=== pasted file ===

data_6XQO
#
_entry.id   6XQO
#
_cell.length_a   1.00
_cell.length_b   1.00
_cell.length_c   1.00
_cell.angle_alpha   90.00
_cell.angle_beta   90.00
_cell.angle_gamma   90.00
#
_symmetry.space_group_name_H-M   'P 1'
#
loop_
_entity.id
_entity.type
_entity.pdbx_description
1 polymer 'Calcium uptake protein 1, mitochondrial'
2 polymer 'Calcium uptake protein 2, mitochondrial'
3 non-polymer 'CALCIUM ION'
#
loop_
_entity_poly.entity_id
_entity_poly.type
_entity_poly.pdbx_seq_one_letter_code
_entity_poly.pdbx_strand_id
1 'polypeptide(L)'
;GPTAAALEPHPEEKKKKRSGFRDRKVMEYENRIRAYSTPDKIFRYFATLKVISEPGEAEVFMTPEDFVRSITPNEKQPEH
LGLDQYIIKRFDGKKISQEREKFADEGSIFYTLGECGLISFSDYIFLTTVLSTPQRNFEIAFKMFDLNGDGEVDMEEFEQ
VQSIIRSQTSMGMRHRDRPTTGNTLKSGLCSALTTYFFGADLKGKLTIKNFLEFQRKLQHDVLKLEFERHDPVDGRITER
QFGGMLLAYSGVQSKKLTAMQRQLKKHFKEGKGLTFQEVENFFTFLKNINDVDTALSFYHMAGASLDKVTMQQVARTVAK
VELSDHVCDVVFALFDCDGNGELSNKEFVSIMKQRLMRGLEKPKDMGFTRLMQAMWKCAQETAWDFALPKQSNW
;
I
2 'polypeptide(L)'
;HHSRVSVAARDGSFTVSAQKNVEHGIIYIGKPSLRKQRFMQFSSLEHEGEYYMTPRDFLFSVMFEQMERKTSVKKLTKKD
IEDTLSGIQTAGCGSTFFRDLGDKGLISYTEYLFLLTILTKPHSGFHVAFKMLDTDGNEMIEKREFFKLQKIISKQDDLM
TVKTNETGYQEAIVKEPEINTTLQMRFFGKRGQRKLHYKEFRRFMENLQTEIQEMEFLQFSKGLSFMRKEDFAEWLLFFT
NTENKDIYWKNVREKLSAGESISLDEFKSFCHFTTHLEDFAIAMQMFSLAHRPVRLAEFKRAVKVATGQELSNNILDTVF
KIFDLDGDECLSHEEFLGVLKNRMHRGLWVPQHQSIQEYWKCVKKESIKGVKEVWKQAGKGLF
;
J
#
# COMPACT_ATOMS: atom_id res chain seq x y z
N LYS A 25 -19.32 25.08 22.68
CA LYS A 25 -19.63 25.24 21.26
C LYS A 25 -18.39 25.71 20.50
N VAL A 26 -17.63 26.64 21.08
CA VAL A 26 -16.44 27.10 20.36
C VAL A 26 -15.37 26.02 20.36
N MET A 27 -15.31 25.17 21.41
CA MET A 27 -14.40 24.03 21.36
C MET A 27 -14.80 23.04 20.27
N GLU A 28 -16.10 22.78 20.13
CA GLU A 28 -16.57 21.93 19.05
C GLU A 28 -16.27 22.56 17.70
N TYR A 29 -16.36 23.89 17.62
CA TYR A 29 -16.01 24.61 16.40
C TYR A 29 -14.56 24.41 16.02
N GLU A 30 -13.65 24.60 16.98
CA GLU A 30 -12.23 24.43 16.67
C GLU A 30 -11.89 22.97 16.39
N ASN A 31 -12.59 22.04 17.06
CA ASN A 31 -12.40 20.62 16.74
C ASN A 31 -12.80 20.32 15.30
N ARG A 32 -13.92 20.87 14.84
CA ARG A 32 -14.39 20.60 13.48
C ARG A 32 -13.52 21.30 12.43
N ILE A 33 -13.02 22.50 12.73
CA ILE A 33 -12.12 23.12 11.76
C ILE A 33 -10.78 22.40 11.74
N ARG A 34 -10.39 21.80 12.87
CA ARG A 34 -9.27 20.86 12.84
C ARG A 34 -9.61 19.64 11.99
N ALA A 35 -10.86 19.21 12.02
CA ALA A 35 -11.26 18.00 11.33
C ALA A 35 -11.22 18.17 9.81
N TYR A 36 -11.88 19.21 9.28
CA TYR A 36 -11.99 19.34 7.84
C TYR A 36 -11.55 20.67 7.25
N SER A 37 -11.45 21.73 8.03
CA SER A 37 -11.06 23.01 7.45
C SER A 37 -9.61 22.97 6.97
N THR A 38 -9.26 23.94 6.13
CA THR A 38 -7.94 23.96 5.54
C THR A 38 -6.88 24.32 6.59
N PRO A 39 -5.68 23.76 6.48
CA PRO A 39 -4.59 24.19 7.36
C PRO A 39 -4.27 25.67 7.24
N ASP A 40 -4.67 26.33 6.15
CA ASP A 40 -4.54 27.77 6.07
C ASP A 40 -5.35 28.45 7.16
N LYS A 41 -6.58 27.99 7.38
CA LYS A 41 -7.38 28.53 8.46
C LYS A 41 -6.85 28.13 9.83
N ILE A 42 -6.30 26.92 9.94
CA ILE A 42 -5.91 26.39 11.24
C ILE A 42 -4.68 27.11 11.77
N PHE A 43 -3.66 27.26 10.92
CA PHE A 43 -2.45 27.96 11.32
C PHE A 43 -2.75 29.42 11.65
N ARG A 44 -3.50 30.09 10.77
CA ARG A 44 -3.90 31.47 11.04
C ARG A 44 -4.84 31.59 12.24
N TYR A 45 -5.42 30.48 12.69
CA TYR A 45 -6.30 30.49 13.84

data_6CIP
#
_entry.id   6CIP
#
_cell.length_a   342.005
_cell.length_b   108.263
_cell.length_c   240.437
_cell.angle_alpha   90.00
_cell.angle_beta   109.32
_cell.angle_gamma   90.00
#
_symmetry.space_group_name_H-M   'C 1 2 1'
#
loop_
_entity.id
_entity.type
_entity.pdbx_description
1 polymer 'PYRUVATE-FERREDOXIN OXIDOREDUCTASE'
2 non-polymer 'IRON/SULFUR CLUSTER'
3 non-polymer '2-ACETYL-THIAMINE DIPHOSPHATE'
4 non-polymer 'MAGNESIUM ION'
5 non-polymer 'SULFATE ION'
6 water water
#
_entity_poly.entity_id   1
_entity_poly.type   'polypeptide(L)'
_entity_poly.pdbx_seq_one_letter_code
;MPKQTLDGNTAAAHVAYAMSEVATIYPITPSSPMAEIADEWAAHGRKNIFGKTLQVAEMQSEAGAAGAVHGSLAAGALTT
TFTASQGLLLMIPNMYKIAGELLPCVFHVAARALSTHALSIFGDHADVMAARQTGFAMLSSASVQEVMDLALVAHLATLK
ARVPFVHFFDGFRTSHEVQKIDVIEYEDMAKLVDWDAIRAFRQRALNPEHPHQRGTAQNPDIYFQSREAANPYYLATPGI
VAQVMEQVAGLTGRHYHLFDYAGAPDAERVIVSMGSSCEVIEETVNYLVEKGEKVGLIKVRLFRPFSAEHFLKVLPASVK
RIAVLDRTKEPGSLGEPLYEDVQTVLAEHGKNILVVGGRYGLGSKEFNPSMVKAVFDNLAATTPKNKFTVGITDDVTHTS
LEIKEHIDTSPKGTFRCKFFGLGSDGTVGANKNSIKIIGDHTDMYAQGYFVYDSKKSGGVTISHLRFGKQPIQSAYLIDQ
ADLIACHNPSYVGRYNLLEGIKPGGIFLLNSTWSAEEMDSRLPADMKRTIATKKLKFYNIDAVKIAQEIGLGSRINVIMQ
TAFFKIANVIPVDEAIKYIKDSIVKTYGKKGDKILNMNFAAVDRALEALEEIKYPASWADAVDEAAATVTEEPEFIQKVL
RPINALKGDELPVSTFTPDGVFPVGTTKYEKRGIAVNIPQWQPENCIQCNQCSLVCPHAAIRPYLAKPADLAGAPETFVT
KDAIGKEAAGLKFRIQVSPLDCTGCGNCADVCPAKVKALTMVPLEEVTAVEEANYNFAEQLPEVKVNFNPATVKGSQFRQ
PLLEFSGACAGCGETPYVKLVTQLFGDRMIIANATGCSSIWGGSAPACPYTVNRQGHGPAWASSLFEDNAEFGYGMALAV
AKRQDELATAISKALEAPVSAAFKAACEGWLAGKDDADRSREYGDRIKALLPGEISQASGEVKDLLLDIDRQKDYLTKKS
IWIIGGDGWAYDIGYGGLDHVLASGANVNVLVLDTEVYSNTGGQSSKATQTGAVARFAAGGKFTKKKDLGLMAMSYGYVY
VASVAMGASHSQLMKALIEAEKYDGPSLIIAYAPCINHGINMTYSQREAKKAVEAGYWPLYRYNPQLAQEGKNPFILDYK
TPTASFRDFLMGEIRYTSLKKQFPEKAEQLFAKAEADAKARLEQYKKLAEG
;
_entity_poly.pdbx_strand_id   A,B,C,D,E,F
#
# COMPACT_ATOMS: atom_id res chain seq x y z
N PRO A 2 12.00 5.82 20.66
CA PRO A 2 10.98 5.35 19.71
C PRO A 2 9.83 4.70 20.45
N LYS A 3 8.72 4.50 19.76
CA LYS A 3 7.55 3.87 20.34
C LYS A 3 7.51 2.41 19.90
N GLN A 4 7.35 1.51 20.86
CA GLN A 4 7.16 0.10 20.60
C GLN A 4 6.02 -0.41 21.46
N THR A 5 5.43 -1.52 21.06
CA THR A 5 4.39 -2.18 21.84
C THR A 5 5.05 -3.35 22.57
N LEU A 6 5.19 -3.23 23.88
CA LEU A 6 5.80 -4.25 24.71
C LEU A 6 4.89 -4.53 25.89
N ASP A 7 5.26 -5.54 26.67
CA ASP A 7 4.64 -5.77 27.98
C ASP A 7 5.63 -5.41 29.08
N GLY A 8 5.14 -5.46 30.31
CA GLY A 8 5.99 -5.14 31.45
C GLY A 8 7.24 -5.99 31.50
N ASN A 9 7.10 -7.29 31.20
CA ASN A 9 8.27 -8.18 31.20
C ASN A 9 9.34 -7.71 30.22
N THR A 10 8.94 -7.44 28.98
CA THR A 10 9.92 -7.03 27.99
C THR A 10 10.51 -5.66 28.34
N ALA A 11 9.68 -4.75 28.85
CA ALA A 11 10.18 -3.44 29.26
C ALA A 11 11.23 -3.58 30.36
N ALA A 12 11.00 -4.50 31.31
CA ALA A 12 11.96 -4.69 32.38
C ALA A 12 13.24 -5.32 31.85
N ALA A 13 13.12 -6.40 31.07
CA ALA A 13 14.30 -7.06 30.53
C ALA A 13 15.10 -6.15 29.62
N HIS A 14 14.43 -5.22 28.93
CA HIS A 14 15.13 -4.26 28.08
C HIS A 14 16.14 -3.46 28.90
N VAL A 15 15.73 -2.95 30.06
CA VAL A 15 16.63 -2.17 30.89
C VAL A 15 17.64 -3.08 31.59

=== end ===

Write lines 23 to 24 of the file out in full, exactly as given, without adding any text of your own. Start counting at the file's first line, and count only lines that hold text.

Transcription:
_entity_poly.entity_id
_entity_poly.type